• When technology cannot prevent people from behaving badly, it can still produce immediate and fully automated penalties. In the Netherlands, a pilot has started of fining owners of electric vehicles who occupy charging points well after their battery is fully charged. In this pilot, the fine is imposed automatically on the basis of data from the charging point.
  • Since 2003, Second Life has offered a virtual platform for people to “live” in VR. The immense freedom it provides its users has also led to a number of crimes including sexual harassment. Future iterations of these kinds of platforms will probably be able to detect such misbehavior and intervene. This is already imagined in the book/film Ready Player One, in which specific VR spaces don’t allow for any fighting. Such interference may not end with preventing clearly criminal behavior. In 2007, the French Front National set up a virtual HQ in Second Life and also organized a mass demonstration, its opponents sought to disturb the rally and attack the HQ. In the future, a platform like Second Life could (be forced to) intervene and limit users’ rights to engage in political activity.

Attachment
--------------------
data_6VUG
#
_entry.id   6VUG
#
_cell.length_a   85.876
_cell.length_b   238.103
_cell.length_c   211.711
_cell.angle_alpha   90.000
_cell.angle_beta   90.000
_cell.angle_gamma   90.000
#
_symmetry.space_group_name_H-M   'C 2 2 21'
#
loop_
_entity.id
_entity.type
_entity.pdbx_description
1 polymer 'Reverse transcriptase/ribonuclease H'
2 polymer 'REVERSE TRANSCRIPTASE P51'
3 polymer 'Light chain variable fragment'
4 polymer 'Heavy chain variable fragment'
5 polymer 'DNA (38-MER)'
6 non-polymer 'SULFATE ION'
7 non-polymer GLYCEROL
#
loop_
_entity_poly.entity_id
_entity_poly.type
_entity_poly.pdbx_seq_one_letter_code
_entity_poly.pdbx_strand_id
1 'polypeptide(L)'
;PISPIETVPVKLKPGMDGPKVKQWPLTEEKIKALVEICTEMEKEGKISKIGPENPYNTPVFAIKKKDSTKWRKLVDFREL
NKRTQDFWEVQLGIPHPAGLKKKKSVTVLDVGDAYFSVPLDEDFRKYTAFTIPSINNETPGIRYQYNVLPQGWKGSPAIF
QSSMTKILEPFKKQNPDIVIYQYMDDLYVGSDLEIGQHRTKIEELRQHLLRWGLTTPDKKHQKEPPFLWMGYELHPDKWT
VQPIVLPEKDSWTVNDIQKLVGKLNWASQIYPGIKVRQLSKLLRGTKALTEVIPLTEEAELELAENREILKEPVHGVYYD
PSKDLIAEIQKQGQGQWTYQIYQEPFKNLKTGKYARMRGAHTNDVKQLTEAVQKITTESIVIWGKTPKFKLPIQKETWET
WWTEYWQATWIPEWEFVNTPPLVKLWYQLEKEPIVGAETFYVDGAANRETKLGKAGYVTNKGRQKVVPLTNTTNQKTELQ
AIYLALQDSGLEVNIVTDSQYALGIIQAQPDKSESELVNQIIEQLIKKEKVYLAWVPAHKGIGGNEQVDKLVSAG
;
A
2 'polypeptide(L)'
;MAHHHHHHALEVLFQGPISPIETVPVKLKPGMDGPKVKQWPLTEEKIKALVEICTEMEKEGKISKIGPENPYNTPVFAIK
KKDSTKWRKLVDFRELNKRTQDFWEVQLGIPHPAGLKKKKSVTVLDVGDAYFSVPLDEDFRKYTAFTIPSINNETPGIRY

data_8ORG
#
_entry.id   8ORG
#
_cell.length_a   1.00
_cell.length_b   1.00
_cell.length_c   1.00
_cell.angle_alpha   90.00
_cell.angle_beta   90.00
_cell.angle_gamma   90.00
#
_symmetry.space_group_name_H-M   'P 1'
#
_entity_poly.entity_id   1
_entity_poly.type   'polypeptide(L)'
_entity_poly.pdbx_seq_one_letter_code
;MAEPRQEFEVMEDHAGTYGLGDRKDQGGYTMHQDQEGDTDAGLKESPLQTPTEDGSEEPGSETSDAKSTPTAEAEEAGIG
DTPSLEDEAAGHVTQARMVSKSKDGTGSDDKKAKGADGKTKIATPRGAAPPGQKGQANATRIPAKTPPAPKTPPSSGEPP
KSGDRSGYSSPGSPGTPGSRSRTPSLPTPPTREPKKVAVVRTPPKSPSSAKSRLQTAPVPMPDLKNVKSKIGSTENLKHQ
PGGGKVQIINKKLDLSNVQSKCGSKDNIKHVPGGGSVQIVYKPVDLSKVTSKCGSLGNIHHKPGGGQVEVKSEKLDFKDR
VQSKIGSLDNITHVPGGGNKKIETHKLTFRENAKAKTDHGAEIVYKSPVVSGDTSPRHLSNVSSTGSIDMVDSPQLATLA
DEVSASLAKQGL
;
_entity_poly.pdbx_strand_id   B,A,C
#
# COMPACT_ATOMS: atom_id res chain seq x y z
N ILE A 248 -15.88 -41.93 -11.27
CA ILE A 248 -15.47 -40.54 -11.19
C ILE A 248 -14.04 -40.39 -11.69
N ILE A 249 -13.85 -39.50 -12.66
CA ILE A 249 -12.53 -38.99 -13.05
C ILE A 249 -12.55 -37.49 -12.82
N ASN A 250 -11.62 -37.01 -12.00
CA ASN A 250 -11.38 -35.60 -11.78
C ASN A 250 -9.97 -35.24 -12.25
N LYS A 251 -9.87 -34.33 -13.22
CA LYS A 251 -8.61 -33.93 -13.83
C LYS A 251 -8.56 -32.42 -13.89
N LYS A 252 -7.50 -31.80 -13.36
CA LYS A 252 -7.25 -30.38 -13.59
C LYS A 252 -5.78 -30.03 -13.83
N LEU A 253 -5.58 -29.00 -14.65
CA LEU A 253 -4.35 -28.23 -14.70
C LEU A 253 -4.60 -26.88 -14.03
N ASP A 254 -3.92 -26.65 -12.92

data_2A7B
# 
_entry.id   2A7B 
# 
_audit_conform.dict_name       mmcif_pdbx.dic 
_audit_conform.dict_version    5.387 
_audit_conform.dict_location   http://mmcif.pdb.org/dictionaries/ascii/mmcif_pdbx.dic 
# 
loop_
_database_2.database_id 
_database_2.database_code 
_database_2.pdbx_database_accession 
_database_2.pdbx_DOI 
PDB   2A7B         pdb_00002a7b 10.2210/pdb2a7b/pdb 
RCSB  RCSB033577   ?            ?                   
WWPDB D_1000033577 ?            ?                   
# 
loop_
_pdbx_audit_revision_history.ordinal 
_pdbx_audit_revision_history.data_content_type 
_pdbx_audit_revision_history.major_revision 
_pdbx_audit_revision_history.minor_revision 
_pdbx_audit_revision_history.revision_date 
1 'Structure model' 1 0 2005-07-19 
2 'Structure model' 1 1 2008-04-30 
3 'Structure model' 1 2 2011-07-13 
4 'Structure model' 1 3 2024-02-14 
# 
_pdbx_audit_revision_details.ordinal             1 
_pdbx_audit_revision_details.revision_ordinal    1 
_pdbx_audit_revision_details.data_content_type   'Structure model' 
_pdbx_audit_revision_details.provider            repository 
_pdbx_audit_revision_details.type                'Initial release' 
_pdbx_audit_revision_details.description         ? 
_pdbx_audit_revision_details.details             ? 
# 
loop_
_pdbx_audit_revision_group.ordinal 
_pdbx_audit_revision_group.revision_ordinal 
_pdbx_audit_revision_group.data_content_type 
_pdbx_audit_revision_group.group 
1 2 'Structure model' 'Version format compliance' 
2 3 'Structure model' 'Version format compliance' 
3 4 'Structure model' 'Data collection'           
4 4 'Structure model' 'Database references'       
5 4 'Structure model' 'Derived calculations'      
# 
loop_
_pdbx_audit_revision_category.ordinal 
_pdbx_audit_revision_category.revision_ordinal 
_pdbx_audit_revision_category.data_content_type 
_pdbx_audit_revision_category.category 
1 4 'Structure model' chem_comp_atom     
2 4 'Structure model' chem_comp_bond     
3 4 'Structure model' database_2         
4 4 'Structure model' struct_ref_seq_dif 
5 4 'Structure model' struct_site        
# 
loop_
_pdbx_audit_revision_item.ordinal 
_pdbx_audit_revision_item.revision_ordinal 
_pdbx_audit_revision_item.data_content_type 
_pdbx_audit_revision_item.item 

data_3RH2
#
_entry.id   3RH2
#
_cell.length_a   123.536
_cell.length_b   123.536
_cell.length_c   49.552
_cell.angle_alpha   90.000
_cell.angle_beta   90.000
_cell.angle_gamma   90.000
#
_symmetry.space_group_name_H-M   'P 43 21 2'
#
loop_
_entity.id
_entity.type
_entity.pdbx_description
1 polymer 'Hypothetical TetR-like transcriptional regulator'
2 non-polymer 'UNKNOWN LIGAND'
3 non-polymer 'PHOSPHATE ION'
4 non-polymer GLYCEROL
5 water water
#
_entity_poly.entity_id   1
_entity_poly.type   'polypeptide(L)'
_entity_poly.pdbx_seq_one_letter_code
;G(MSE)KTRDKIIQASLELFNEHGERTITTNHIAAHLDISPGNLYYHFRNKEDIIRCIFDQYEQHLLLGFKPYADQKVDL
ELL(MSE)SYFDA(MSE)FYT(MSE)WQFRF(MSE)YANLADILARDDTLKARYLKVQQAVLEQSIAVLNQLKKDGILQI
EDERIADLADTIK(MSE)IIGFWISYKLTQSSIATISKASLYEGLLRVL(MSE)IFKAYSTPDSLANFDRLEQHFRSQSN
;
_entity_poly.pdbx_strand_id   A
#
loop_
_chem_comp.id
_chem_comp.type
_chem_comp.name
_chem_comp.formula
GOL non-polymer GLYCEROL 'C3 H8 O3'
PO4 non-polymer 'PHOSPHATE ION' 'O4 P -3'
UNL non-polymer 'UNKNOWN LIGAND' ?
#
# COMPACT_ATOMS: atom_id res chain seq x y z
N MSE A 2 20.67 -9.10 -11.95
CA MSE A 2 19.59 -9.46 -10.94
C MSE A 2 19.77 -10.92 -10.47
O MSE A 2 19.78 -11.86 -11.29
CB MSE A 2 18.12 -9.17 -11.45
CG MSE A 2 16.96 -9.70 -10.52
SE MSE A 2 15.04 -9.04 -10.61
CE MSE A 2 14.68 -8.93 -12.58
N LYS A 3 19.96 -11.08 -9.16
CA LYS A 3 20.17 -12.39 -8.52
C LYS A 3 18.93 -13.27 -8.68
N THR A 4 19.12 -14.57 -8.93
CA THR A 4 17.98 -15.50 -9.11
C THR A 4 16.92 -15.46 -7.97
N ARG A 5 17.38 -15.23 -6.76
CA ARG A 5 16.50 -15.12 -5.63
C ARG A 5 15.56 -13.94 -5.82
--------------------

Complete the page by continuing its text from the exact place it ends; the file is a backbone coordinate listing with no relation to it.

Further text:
Connecting the dots

In the realm of games, we have grown used to a gaming experience that allows for ever greater freedom; from the confines of Pac-Man’s maze to the vast environment of GTA and a host of online multiplayer games that hardly contain a single narrative or script. The other way around, as digital technology pervades our everyday lives, we are increasingly confronted with rules that developers have coded into these digital systems, either deliberately or “by accident”.

With digital technologies, the norms and values inscribed in them can be much more powerful, precise and personalized